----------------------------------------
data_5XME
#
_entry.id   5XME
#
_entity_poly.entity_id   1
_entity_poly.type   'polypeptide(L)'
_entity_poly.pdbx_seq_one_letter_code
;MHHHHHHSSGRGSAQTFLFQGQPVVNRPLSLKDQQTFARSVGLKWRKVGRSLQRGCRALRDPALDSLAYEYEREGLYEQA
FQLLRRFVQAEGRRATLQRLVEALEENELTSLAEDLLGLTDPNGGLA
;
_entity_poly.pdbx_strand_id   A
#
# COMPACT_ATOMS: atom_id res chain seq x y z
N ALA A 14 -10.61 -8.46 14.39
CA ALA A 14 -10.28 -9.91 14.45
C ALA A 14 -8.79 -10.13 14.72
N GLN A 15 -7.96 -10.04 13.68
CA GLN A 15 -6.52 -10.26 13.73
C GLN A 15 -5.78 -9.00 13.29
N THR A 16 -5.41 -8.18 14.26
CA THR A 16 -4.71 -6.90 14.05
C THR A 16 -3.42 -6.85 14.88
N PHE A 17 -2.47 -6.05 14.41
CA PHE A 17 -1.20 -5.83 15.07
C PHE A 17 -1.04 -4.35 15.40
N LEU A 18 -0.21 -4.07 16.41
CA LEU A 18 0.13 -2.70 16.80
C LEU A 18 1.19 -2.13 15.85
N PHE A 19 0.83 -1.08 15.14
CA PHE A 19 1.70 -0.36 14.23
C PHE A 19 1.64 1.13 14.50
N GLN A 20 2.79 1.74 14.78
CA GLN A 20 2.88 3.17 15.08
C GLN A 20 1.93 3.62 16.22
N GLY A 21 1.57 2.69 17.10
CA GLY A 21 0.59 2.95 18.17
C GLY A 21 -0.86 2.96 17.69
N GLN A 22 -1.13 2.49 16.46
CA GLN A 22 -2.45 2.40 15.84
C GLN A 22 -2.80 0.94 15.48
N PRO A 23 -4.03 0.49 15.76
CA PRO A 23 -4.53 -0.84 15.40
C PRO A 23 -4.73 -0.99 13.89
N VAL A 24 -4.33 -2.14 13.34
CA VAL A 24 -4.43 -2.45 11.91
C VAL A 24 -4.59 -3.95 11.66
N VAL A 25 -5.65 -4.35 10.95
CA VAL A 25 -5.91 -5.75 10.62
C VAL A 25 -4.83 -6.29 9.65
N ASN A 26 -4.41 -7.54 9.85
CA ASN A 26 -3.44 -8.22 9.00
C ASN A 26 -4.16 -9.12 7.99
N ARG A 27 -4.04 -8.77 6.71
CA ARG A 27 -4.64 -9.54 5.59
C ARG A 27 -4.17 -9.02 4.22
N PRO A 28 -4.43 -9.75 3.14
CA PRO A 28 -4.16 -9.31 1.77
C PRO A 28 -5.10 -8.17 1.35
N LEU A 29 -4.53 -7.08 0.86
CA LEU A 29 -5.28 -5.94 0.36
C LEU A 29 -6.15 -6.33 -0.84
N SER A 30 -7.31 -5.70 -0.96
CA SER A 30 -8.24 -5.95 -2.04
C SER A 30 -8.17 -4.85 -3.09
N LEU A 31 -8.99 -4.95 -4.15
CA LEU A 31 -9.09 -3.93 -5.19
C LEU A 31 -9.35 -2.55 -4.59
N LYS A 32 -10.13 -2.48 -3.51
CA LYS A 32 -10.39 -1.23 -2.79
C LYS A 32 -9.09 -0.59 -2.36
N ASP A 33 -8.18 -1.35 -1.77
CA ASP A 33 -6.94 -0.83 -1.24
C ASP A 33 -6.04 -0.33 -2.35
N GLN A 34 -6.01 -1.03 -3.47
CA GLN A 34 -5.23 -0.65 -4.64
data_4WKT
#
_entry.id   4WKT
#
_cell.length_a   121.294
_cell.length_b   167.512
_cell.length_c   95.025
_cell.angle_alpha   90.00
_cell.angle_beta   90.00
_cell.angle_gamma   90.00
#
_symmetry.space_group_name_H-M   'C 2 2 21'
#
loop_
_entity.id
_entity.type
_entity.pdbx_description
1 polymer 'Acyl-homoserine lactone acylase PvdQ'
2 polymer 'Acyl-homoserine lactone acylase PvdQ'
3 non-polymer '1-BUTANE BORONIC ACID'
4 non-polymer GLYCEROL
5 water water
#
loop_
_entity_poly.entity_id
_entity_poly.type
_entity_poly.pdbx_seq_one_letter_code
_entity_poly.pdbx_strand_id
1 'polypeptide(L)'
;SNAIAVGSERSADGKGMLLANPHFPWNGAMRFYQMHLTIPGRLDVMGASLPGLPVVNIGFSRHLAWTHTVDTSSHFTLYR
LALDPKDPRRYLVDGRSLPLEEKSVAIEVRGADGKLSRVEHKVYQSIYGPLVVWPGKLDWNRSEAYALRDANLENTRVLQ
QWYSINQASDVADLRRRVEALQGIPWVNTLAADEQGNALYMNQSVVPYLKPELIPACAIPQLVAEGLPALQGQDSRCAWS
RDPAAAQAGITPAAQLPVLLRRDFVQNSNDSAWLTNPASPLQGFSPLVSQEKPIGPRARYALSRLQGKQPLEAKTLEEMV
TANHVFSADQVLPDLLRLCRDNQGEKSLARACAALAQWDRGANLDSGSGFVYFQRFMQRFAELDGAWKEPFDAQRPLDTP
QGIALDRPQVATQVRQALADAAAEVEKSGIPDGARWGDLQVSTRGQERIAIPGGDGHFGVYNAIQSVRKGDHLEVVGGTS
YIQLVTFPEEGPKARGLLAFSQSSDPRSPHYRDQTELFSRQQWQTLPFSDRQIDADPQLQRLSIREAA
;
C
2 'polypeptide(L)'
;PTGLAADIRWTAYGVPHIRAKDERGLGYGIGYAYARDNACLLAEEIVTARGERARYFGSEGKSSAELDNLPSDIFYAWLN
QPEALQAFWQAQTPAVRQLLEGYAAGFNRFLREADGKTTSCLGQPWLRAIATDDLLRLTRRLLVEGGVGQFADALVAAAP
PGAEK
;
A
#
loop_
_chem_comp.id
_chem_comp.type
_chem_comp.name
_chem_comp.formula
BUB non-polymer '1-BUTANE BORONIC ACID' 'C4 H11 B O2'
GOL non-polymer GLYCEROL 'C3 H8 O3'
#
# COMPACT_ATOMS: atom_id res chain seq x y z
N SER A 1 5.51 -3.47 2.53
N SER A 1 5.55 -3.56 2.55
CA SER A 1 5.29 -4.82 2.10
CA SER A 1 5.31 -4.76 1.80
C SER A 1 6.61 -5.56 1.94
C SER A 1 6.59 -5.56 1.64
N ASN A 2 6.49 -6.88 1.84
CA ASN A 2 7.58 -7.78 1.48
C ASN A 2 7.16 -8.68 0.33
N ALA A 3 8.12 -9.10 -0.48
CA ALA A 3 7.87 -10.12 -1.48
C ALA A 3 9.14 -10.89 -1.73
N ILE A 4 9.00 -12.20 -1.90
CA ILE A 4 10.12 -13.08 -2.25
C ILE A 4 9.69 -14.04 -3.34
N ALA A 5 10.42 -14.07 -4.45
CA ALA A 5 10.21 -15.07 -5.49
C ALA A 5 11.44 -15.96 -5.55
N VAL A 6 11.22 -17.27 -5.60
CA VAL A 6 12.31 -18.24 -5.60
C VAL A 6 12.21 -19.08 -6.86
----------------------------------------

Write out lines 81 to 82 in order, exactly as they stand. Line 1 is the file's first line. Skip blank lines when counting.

_cell.length_b   167.512
_cell.length_c   95.025